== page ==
Recycling has been a key part of the global fight against environmental degradation. However, a major weakness is the recycling protocol’s inability to change the fundamental component of the product that led to pollution in the first place. One of such recycling protocols is Upcycling. Upcycling is adding value to discarded products which transform them into commodities different from their original forms.
Agbogbloshie is a popular location in Accra where volumes of electronic waste materials are burnt daily against the backdrop of health and environment problems. But it is all not gloomy, because what most people call waste is infact a hidden treasure.
Matilda Payne, an Entrepreneur and Manageress of my Matilda Haute Couture discovered the treasure in upcycling e-waste about five years ago. She noted: “We have crossed the recycle line because when you recycle, is just recycling and not putting any value to it but upcycling is collecting materials in transition, then you turn them to useful things which are pricy. So we turn trash into treasures but we bring the trash back into your home in a very good form”.
Her company, Matilda Haute Couture caters for chandeliers, chairs, tables, wall sconces, all made up of materials in-transition like used car types, reclaimed wood, drift wood, coconut shells, sea shells and e-waste.
Starting with five people, Matilda Payne now engages 75 people as and when their services are needed. She makes money while addressing environmental issues.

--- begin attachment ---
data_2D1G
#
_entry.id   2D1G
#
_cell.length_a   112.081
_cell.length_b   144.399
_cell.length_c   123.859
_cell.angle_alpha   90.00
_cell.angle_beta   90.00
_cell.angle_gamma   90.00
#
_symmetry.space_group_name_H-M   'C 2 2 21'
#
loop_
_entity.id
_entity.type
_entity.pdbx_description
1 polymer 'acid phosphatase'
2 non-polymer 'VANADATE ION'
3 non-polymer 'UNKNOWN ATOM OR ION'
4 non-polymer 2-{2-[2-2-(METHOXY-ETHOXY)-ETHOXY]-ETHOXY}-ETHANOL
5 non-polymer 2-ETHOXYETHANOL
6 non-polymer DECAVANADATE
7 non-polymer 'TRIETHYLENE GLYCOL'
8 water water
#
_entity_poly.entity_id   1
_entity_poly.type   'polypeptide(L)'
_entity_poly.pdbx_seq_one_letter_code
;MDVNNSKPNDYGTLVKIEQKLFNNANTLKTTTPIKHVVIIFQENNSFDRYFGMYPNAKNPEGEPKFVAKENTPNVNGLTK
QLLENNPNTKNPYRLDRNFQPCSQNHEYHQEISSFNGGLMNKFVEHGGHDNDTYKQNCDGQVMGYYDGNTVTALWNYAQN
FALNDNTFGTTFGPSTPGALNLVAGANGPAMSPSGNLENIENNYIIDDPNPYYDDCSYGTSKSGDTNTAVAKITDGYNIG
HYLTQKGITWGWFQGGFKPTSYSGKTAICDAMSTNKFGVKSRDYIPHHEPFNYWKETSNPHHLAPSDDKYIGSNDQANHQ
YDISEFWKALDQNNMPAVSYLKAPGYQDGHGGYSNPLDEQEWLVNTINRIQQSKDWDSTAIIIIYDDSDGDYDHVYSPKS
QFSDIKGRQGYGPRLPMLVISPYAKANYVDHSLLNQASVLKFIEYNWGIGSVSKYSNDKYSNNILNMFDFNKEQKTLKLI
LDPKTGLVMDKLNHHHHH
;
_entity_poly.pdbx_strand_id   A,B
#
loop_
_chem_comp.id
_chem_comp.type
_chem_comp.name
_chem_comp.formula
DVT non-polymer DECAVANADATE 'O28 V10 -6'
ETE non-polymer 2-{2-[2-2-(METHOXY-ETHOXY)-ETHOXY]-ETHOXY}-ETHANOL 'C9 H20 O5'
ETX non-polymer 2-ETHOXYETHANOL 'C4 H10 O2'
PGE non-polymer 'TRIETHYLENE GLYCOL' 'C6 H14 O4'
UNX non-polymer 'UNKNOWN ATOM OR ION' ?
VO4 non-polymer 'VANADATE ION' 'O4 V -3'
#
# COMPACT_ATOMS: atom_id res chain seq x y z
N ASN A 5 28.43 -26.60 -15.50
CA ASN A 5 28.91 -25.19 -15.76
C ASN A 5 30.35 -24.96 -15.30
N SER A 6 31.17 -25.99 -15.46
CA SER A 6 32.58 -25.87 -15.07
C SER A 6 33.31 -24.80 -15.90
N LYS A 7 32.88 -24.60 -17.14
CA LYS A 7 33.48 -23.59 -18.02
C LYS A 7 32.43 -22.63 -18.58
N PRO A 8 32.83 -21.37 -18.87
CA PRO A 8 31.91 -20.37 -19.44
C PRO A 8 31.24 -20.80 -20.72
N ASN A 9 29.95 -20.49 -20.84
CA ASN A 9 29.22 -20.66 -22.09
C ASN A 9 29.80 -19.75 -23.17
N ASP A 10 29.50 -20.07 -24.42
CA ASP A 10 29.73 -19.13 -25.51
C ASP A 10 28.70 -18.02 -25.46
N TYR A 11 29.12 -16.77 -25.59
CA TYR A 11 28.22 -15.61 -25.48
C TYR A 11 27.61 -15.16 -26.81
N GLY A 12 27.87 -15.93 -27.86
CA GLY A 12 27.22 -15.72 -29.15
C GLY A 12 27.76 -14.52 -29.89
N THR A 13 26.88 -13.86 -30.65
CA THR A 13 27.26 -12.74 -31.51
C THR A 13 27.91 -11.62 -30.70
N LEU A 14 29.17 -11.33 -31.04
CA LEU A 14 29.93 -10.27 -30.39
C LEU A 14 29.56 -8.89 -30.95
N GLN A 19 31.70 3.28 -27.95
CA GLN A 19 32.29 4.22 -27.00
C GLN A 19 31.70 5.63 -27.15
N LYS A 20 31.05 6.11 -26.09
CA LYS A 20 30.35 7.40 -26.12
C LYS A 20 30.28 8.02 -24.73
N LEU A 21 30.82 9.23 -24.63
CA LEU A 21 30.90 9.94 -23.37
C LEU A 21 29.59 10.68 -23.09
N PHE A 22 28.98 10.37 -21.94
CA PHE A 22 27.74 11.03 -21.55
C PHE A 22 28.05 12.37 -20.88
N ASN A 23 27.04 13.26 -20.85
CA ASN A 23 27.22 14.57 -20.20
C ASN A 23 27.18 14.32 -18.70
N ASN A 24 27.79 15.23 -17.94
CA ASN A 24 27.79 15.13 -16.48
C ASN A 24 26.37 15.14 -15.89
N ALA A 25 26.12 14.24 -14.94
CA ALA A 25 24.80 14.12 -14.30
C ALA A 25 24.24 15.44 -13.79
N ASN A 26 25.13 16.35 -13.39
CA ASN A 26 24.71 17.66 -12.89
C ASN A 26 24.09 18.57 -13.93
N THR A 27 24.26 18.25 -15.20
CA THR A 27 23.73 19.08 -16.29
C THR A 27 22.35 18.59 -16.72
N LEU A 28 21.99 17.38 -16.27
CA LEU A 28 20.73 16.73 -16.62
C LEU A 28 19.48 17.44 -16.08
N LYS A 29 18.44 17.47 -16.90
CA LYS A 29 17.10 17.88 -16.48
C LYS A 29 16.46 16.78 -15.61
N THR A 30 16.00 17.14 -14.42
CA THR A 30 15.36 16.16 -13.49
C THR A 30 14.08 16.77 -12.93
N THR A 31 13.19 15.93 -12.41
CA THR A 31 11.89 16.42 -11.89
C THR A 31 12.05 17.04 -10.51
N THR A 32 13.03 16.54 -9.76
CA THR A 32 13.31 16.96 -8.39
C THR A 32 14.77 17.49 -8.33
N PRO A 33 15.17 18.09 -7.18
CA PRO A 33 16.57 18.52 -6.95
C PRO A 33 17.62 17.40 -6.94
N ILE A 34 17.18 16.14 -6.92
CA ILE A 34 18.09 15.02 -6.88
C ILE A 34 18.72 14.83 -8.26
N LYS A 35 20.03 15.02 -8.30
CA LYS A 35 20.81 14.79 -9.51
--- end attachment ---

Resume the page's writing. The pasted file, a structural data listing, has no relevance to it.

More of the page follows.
She said: “The filth, environmental degradation and improper disposal of harmful waste, especially e-waste and car types which is contributing to the depletion of the ozone layer. So climate change became our major target. So we wanted to mitigate climate change in our own small way.”
Vivain Ahiayibor of City waste Recycling who shared the same opinion as Matilda Payne, said her company encourages re-use of most e-waste fraction. She said: “The items coming from computer system units are used as centre pieces, washing machine doors as salad bowls, and using some of the electronic cables in making jewelries cup holders.”
She noted: “What we are trying to do is to try as much as possible to close the loop by using the triple R process to limit the pressure we put on nature.” The triple R process stands for re-use, re-cycle and reclaim. The scrap dealers at Agbogbloshie are not oblivious of upcycling. Within that neighbourhood are people who make coal pots, cooking pots, locally known in Akan as “Dadisan” and locally produced ladles. All these are derived from metals retrieved from cables from discarded electronics like T.V sets, microwave ovens, fridges, computers among others. The process of getting out the metals by burning is the problem, giving Abogbloshie the tag of being one of the most polluted areas with the city of Accra.
To the Vice Chairman of Agbogbloshie Scrap Dealers Association, Abudul Kassim, their activities have helped households to dispose off their faulty electronic gadgets, else many neighbourhoods will become junk yards with piles of electronic waste. He said: “The scrap dealers retrieve copper, aluminium, and iron from the electronic wires and sell them to make a living.” Through the e-waste business, Abdul Kassim said he has been able to educate some of his children to the university though he has no formal education.
One of Matilda Payne’s living room sets, which is made up of car tyres is called “Daakye Collection.” Daakye in Akan means, “The Future”, and to Matilda Panye and Vivian Ahiayibor, the future of e-waste and for that matter all waste is upcycling. Through that jobs are created, health issues are addressed while protecting the environment by using sustainable processes of retrieving valuable metals from e-waste.
By Joyce Gyekye